[Title 28 CFR 8]
[Code of Federal Regulations (annual edition) - July 1, 2002 Edition]
[Title 28 - JUDICIAL ADMINISTRATION]
[Chapter I - DEPARTMENT OF JUSTICE]
[Part 8 - FBI FORFEITURE AUTHORITY FOR CERTAIN STATUTES]
[From the U.S. Government Printing Office]


28JUDICIAL ADMINISTRATION12002-07-012002-07-01falseFBI FORFEITURE AUTHORITY FOR CERTAIN STATUTES8PART 8JUDICIAL ADMINISTRATIONDEPARTMENT OF JUSTICE
PART 8--FBI FORFEITURE AUTHORITY FOR CERTAIN STATUTES--Table of Contents




Sec.
8.1  Definition.
8.2  Designation of officials having seizure authority.
8.3  Designation of the investigative bureau having administrative 
          forfeiture authority; claims for awards, offers in compromise 
          and matters relating to bonds.
8.4  Custody of seized property, inventory and receipt.
8.5  Appraisement of property subject to forfeiture.
8.6  Quick-release authority.
8.7  Judicial forfeiture.
8.8  Advertisement and declaration of forfeiture.
8.9  Disposition of forfeited property.
8.10  Remission or mitigation of forfeiture.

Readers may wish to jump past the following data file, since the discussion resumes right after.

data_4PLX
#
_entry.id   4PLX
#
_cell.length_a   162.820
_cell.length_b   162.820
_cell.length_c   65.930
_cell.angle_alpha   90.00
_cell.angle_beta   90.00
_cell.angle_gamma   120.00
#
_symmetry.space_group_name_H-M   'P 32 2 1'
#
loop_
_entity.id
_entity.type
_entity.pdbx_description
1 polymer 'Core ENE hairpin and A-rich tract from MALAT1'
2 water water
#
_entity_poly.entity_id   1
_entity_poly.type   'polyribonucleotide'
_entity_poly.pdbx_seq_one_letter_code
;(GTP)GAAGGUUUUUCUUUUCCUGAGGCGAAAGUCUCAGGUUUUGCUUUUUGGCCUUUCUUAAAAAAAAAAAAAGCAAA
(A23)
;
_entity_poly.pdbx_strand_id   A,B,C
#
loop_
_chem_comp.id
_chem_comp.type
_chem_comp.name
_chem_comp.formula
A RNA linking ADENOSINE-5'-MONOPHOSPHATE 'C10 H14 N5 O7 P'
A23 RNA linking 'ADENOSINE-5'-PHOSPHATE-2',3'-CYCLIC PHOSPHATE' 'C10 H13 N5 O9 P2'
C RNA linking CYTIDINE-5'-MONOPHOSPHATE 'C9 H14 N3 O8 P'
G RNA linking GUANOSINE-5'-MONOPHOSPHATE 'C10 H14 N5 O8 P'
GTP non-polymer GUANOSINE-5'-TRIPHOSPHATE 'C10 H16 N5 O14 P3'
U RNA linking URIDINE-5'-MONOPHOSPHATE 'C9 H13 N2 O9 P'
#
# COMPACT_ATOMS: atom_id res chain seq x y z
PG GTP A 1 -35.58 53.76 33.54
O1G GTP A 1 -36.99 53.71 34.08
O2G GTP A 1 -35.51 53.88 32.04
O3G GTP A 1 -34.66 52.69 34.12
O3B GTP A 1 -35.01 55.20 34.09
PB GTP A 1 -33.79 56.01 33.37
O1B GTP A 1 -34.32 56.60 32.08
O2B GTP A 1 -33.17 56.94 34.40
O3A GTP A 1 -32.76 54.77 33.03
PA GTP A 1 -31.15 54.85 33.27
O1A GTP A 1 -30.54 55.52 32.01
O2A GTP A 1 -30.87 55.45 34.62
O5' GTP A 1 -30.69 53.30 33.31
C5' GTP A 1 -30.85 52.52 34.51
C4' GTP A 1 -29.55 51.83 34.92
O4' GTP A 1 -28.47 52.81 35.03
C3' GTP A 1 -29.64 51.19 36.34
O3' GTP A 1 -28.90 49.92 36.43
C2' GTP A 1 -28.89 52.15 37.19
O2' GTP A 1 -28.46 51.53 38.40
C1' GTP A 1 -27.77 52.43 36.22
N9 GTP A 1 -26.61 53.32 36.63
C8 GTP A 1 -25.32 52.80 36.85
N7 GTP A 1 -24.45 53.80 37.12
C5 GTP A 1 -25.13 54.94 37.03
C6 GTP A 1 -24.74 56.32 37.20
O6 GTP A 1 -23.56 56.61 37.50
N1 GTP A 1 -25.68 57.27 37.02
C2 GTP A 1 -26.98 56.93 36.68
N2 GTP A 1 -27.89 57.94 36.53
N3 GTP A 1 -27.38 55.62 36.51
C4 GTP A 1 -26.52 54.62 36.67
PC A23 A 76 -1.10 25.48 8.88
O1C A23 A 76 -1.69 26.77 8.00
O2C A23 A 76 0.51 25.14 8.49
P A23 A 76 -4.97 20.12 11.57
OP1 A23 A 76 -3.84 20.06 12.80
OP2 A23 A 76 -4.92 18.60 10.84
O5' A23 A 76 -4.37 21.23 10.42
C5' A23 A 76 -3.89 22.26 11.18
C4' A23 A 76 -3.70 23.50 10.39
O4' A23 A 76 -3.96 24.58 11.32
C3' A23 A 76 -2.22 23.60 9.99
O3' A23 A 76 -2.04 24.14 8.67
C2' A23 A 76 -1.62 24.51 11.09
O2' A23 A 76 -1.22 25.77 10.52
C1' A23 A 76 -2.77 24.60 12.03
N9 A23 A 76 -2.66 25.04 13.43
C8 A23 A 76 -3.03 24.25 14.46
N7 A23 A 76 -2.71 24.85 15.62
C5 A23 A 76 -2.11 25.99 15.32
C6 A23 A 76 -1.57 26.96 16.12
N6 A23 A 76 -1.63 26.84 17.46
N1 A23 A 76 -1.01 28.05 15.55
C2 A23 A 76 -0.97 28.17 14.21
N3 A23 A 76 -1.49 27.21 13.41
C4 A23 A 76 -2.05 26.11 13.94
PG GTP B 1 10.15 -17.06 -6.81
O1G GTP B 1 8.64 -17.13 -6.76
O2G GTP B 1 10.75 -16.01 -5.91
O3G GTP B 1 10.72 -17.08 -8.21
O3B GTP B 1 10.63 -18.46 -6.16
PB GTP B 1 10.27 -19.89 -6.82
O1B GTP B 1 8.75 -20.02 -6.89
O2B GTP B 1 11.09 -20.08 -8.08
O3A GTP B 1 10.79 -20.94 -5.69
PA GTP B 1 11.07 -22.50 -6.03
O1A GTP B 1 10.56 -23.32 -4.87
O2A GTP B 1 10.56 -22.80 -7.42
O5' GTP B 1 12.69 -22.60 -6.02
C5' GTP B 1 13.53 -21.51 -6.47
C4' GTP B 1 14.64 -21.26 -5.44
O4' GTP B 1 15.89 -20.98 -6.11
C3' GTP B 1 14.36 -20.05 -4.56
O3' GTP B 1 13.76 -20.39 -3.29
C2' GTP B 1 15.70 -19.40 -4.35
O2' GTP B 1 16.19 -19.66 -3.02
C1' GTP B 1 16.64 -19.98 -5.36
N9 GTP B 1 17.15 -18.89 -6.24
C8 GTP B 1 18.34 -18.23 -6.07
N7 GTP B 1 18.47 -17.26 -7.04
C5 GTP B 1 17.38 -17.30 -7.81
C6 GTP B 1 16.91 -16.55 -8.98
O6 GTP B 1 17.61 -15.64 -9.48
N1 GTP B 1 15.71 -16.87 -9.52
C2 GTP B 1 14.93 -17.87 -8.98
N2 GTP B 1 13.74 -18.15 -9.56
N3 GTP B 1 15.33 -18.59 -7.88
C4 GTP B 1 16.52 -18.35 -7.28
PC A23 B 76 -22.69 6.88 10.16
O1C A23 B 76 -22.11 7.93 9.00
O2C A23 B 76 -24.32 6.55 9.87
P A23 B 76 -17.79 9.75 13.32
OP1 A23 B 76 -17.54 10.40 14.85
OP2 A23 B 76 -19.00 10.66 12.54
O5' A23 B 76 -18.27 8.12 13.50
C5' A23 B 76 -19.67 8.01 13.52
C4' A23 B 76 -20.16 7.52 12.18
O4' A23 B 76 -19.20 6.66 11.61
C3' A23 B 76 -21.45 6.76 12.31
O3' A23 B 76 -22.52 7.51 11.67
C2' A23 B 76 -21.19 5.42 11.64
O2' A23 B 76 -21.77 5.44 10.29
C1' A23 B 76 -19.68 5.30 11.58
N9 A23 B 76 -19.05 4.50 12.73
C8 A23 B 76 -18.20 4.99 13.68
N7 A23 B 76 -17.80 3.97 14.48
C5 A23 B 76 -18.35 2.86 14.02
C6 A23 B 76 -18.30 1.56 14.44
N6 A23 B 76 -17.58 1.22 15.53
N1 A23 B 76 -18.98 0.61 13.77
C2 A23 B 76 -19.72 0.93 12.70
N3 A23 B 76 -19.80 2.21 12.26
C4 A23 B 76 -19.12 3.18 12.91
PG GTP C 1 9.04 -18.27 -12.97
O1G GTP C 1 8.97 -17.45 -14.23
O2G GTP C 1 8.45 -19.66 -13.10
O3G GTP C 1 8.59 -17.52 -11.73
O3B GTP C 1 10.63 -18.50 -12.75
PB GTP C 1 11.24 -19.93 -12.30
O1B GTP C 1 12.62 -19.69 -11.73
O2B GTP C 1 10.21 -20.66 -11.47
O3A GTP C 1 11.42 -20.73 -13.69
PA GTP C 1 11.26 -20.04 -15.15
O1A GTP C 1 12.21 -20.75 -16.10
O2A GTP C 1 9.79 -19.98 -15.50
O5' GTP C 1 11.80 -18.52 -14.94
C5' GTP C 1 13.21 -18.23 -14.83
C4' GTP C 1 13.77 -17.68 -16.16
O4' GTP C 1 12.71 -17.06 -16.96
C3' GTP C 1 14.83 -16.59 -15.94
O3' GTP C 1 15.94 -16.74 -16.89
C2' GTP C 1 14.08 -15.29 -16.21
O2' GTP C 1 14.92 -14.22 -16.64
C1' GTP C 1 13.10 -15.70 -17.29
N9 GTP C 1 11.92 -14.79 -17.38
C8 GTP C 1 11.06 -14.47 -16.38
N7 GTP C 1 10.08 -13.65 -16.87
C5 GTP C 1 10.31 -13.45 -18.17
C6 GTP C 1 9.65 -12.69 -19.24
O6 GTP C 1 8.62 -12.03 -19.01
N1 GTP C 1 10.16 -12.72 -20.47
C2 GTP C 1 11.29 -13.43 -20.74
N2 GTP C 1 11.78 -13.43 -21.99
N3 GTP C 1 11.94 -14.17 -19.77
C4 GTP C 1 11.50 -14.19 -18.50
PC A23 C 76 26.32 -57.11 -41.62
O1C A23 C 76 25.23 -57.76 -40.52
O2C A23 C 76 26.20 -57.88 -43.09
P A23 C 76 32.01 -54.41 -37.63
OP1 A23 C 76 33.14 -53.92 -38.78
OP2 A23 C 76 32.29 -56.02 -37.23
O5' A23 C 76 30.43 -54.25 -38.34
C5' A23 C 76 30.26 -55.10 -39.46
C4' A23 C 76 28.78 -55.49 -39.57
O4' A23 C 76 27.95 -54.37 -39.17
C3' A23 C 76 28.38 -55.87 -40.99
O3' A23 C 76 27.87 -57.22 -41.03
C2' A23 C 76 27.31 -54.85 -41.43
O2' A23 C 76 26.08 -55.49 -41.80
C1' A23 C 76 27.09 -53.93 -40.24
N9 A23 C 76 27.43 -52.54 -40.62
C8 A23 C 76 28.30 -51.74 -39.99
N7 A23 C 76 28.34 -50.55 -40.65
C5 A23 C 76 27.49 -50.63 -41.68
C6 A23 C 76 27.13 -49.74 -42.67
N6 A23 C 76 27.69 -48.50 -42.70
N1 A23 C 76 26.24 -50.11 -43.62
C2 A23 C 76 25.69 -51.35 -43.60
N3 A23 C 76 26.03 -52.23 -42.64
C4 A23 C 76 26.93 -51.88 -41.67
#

Authority: 5 U.S.C. 301; 28 U.S.C. 509, 510.

    Source: Order No. 1128-86, 51 FR 8818, Mar. 14, 1986, unless 
otherwise noted.



Sec. 8.1  Definition.

    For the purpose of this part, the term statutes shall include the 
following statutes unless otherwise noted in this part: Interstate and 
Foreign Commerce--Gambling Devices--Transportation Prohibited, Jan. 2, 
1951, ch. 1194 section 7, 64 Stat. 1135 (codified at 15 U.S.C. 1177, 
commonly referred to as Transportation of Gambling Devices); Organized 
Crime Control Act of 1970, Public Law 91-452, title VIII, part C, 
section 803(a), 84 Stat. 937 (1970) (codified at 18 U.S.C. 1955, 
commonly referred to as Illegal Gambling Businesses); Copyrights Act,